2 December 2009
Ayesha Khan
(Former Chatham House Expert)


President Obama has called for 30,000 more US troops to be deployed to Afghanistan to 'finish the job' and 'bring a successful conclusion to the war.' This is one of Obama's most important foreign policy decisions. It comes after months of deliberation and a painstaking consultative process, but the outcome to this much anticipated and long awaited announcement has been an anti-climax for those who expected a paradigm shift.

President Obama has not, with this announcement reconfigured US military engagement with Afghanistan. He has simply confirmed General McChrystal's request for more troops and reaffirmed his commitment to a military strategy that has been under discussion and in the pipeline since before his inauguration. The narrowly defined military objective is to 'disrupt, dismantle and defeat Al Qaeda' from Afghanistan and Pakistan.

The troop count is where the Obama administration diverges from the previous administration. President Bush took a 'light footprint' approach deploying few troops in places far in between. This failure in strategy is now being blamed for having missed the opportunity to quell the then nascent insurgency at the outset. Despite this, Afghanistan has been susceptible to mission creep and witnessed a gradual but steady increment in troop numbers throughout the Bush administration -and now a jump in numbers under the Obama administration.

Whether this troop surge will quell the insurgency is questionable and remains to be seen. Early indications from the first troop increase of 21,000 soldiers announced this year, points to an exacerbation and escalation of violence with military fatalities and civilian casualties reaching record high levels. The jury is still out on the impact of this troop surge as military operations are ongoing. But more troops are likely to lead to an intensification of the war and a further militarization of the Afghanistan-Pakistan border region. It is a high-risk high stakes strategy.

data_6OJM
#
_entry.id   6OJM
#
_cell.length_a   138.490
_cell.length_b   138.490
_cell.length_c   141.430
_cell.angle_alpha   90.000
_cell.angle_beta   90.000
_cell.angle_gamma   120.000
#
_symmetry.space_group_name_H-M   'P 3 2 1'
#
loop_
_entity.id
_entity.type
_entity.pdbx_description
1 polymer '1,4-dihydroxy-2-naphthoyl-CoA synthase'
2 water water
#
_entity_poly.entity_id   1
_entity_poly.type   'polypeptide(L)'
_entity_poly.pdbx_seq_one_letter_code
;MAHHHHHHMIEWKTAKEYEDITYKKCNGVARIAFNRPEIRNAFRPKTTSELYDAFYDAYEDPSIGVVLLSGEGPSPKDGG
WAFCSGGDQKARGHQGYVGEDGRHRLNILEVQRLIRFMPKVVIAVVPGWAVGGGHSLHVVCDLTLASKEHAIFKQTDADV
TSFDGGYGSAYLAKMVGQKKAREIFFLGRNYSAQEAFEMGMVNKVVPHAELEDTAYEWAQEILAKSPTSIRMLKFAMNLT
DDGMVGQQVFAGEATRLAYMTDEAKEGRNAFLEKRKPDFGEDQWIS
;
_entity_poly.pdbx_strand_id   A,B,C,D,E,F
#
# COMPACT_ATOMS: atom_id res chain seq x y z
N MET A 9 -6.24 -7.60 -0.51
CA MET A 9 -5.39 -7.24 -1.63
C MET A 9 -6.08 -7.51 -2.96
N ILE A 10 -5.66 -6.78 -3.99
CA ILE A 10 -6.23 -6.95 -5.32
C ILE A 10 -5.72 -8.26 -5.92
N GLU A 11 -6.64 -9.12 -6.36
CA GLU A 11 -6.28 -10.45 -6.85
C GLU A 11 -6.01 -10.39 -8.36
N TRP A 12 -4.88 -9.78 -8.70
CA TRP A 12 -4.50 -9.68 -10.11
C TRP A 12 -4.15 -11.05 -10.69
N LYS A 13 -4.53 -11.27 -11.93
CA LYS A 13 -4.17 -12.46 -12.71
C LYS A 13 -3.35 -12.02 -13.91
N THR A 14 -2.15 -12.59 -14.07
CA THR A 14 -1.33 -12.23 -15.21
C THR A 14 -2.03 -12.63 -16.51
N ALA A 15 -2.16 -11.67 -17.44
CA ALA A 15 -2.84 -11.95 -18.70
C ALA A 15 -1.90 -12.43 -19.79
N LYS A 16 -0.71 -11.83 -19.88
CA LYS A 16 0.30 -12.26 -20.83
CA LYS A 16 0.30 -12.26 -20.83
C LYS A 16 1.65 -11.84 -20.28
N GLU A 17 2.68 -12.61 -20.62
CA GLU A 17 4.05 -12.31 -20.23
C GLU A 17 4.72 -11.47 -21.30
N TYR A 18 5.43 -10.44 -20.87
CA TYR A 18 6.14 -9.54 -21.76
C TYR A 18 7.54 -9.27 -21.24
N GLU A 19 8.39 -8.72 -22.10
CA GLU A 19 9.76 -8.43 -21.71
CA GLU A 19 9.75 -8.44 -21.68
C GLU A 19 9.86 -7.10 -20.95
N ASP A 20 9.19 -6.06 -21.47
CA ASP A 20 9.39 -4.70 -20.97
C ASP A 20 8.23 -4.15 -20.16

This troop surge is framed within an exit strategy. President Obama wants a rapid deployment by early 2010 to 'reverse the Taliban momentum', before handing over responsibility to Afghan forces and starting the withdrawal of US troops by July 2011. Obama has made clear that the Afghan government needs to play its part in tackling the Taliban on its border. It's setting out plans to quickly train large numbers of the Afghan army to take over the fight, but this is not without its difficulties. High rates of attrition, ethnic imbalances, and poor fighting capabilities of the Afghan army could undermine the counterinsurgency effort.

The number of troops both Afghan and US/NATO has become a defining factor in Obama's AfPAK strategy. The more important issue however, is what these troops will do on the ground, how effective a counter insurgency strategy they are likely to implement, and how their increased presence is received by Afghans who are war weary. It is these factors that will determine the future course and conduct of the war and how quickly US/NATO troops are able to enter into and then extricate from the AfPak conflict.

As the current strategy plans for a surge and then an exit out of Afghanistan, it inextricably links any successes in Afghanistan with Pakistan and points to the importance of tackling Al Qaeda and foreign militancy in Pakistan's tribal belt. Conflating the two separate but parallel conflicts into one existential threat further complicates any exit strategy out of the Afghanistan-Pakistan border region. It will take a well-formulated strategy not primarily determined on the troop surge to tackle the Taliban on both sides of the Durand line.